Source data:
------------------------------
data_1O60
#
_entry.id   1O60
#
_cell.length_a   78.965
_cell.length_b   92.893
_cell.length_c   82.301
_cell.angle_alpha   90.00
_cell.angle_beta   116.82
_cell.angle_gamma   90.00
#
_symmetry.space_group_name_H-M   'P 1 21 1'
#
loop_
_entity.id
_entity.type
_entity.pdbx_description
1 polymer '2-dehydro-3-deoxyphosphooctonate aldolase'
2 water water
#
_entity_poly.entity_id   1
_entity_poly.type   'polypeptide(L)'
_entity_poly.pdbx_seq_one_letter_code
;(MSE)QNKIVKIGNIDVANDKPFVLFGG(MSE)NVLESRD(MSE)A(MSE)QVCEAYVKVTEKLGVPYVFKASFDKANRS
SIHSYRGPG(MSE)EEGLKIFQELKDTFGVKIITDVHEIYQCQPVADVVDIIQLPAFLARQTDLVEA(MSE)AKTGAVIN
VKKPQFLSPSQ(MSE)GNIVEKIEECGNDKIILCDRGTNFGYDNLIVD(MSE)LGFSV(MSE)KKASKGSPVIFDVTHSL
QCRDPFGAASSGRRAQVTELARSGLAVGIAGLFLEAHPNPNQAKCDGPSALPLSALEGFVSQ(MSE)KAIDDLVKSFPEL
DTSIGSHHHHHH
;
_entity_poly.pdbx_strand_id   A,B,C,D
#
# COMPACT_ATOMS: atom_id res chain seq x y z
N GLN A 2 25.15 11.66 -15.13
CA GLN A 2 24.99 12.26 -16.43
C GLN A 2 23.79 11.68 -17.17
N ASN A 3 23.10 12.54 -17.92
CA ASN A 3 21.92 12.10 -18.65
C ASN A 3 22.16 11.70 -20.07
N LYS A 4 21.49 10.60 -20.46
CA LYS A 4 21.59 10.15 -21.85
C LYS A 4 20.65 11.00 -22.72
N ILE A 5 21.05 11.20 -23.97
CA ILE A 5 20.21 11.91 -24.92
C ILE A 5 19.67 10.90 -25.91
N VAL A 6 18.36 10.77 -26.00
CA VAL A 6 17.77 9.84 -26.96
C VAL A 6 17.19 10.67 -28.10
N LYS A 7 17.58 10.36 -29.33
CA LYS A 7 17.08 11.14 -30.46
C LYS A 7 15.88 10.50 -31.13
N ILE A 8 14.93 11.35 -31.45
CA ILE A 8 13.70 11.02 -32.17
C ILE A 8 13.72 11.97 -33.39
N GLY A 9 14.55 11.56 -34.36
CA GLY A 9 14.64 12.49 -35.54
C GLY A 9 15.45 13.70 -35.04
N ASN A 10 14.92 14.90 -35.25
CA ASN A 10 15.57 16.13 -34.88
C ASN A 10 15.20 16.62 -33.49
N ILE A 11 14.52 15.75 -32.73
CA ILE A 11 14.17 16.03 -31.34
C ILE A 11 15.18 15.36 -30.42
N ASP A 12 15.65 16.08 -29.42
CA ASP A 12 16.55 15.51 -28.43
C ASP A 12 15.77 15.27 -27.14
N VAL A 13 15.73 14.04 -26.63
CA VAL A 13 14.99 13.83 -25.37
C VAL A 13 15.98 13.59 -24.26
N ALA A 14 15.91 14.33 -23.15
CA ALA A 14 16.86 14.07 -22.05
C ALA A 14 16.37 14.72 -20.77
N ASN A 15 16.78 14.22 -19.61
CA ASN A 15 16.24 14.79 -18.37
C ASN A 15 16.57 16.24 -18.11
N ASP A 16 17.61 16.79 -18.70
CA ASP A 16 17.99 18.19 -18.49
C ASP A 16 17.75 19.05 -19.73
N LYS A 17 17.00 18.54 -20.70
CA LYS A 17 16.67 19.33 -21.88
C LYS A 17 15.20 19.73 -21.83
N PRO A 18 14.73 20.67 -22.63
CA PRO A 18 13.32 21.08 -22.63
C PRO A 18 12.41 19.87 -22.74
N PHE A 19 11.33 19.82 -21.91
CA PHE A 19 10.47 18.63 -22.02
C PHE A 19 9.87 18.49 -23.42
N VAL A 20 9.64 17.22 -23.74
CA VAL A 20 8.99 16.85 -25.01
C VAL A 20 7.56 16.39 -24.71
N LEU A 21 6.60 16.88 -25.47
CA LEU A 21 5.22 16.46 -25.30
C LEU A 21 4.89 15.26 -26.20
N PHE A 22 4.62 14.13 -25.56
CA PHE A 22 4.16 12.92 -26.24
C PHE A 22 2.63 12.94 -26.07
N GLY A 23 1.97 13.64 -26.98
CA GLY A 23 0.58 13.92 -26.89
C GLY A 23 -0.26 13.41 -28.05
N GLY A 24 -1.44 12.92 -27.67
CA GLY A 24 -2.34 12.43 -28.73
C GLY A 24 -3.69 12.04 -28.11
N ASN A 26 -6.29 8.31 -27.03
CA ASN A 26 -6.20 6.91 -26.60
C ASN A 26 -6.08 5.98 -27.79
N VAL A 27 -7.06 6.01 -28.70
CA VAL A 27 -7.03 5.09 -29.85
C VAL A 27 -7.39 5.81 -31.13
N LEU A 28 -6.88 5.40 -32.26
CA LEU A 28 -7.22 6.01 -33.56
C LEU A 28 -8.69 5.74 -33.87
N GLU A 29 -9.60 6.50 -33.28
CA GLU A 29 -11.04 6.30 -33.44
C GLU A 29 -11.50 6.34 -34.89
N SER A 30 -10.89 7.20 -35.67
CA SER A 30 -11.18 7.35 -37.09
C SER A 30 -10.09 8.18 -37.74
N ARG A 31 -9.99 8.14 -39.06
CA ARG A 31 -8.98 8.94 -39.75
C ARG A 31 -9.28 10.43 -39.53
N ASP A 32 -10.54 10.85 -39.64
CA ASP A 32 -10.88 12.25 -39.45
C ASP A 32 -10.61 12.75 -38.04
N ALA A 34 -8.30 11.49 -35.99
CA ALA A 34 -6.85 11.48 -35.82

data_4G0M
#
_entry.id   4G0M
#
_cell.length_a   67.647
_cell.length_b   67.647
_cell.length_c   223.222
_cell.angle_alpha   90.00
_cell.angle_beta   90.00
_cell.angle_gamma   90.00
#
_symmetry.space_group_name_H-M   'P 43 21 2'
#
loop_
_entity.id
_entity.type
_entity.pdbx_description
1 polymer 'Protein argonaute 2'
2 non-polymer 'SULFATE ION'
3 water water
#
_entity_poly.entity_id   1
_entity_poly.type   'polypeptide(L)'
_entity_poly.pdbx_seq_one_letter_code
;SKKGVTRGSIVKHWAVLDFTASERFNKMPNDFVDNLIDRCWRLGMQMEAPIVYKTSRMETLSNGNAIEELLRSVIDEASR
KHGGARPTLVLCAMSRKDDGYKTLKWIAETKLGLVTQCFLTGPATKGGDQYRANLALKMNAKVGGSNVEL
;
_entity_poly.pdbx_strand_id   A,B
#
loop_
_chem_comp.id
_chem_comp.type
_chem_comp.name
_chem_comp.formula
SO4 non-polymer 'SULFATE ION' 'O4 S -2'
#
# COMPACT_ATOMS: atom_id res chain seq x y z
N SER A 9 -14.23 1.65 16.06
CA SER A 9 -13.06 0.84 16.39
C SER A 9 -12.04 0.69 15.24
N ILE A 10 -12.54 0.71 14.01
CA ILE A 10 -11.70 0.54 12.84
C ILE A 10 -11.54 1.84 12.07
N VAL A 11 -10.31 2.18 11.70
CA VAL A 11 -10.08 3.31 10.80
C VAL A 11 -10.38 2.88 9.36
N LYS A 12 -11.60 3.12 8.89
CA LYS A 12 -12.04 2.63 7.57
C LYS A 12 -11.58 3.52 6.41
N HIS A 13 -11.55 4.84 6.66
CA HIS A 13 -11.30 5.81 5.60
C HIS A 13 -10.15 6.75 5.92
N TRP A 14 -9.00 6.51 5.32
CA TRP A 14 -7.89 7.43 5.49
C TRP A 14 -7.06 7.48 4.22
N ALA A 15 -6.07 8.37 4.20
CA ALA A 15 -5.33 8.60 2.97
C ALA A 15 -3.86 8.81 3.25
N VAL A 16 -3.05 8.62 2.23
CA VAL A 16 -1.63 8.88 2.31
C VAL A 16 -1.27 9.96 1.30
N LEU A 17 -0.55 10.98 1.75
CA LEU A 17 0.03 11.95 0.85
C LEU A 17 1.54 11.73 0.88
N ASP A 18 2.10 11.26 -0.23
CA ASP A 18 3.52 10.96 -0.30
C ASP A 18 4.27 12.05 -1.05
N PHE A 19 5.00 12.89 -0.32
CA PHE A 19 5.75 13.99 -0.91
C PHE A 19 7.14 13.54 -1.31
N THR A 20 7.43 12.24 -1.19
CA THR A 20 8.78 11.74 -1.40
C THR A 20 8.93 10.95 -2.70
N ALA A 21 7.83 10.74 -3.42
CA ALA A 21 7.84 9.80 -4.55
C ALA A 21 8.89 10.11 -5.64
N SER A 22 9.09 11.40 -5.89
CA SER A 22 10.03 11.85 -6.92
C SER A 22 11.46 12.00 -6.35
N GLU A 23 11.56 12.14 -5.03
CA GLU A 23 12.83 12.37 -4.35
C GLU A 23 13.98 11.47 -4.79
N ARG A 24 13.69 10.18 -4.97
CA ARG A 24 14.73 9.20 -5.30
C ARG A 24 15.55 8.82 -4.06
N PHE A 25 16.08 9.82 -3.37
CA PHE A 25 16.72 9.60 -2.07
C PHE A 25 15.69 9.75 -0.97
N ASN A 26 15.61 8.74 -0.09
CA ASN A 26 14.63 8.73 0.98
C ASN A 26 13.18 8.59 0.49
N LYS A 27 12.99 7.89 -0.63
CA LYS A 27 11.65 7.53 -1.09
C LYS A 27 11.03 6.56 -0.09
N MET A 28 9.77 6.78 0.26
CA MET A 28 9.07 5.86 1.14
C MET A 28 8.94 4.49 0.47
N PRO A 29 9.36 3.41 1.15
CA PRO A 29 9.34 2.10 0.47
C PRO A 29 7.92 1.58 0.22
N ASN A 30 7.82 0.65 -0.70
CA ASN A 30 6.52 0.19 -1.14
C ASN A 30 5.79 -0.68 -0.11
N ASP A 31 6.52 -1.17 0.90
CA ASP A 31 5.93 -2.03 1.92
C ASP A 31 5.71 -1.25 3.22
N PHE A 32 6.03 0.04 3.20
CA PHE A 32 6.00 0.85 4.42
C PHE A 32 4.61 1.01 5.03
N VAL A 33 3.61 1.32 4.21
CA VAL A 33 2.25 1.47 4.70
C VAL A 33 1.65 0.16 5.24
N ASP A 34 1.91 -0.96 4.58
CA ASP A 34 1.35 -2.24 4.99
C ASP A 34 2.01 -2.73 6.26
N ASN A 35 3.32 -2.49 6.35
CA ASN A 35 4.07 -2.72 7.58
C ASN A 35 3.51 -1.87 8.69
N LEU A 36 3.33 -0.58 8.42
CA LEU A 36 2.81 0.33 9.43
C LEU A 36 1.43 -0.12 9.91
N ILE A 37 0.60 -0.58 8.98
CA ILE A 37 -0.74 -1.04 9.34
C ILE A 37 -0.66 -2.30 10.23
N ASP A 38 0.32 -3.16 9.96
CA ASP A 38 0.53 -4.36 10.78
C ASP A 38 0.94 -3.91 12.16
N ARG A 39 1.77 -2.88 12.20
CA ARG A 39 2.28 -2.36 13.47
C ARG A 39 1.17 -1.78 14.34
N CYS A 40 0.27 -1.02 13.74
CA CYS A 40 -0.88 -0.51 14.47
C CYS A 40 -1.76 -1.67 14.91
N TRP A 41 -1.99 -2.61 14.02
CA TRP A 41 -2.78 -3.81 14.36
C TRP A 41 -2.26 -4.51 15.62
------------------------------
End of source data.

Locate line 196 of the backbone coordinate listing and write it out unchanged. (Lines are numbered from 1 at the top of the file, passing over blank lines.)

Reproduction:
CA THR A 20 8.78 11.74 -1.40